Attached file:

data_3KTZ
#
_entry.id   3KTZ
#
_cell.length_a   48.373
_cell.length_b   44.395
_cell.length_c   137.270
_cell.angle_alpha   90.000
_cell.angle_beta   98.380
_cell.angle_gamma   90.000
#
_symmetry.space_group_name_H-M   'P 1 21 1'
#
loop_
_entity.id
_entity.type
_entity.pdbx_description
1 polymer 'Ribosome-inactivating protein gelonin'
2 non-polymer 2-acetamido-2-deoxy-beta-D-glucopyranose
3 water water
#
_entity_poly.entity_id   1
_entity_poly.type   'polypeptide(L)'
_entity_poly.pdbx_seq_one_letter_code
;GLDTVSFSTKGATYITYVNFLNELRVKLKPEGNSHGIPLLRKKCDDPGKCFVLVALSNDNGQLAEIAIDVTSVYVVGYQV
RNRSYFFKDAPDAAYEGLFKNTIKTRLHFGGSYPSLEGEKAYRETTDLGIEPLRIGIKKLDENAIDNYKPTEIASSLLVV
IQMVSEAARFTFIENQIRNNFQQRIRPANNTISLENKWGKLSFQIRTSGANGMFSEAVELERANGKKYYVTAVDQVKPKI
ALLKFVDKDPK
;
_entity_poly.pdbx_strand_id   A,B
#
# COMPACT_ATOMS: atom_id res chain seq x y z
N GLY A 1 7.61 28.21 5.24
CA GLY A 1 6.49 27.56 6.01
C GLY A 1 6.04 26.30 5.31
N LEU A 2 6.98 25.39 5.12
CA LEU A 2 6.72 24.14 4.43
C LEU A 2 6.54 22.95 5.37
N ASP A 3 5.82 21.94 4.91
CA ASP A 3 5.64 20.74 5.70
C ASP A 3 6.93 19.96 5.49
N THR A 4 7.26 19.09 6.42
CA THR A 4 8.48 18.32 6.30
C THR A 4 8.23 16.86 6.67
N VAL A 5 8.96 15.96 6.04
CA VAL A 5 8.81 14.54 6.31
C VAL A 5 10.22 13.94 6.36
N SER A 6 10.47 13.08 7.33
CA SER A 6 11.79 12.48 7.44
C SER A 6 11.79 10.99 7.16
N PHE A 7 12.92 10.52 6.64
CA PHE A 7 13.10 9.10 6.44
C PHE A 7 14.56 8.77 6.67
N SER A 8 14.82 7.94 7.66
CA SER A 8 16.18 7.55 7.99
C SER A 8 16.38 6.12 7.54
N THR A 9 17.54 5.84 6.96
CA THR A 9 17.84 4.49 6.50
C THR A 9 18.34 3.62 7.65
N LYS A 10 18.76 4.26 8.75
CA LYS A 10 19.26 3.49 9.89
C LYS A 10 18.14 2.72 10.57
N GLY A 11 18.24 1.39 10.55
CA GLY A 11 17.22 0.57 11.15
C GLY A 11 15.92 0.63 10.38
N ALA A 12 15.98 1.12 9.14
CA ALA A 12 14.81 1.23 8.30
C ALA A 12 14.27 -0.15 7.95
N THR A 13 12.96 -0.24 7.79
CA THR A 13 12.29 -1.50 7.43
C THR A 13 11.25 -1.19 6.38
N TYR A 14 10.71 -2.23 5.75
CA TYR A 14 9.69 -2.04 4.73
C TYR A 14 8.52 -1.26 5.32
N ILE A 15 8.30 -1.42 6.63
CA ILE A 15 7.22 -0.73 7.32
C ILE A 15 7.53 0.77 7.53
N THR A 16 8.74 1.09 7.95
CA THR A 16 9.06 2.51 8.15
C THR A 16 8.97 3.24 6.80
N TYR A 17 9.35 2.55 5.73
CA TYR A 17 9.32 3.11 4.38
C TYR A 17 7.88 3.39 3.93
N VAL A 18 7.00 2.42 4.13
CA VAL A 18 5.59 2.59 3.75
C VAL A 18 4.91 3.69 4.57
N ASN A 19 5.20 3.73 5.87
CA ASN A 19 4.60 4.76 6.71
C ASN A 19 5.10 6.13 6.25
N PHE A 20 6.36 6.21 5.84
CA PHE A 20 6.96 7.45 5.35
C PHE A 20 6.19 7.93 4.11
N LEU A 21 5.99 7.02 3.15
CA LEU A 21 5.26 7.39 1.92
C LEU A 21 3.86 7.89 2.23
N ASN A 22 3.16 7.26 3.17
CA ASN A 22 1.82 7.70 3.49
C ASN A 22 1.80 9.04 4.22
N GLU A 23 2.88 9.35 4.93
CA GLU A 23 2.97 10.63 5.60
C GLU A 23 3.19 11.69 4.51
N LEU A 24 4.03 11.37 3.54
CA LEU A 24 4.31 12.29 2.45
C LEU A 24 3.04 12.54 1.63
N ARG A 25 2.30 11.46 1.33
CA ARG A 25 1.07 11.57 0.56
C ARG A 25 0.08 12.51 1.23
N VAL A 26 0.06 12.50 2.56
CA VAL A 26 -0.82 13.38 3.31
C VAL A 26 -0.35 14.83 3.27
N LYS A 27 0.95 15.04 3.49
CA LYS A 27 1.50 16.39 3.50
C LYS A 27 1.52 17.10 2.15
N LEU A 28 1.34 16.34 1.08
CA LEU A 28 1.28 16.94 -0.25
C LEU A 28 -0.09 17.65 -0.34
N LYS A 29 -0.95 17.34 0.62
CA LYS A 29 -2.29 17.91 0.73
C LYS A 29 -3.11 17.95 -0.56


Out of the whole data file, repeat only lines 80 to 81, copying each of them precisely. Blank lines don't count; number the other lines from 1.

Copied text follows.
C THR A 16 8.97 3.24 6.80
N TYR A 17 9.35 2.55 5.73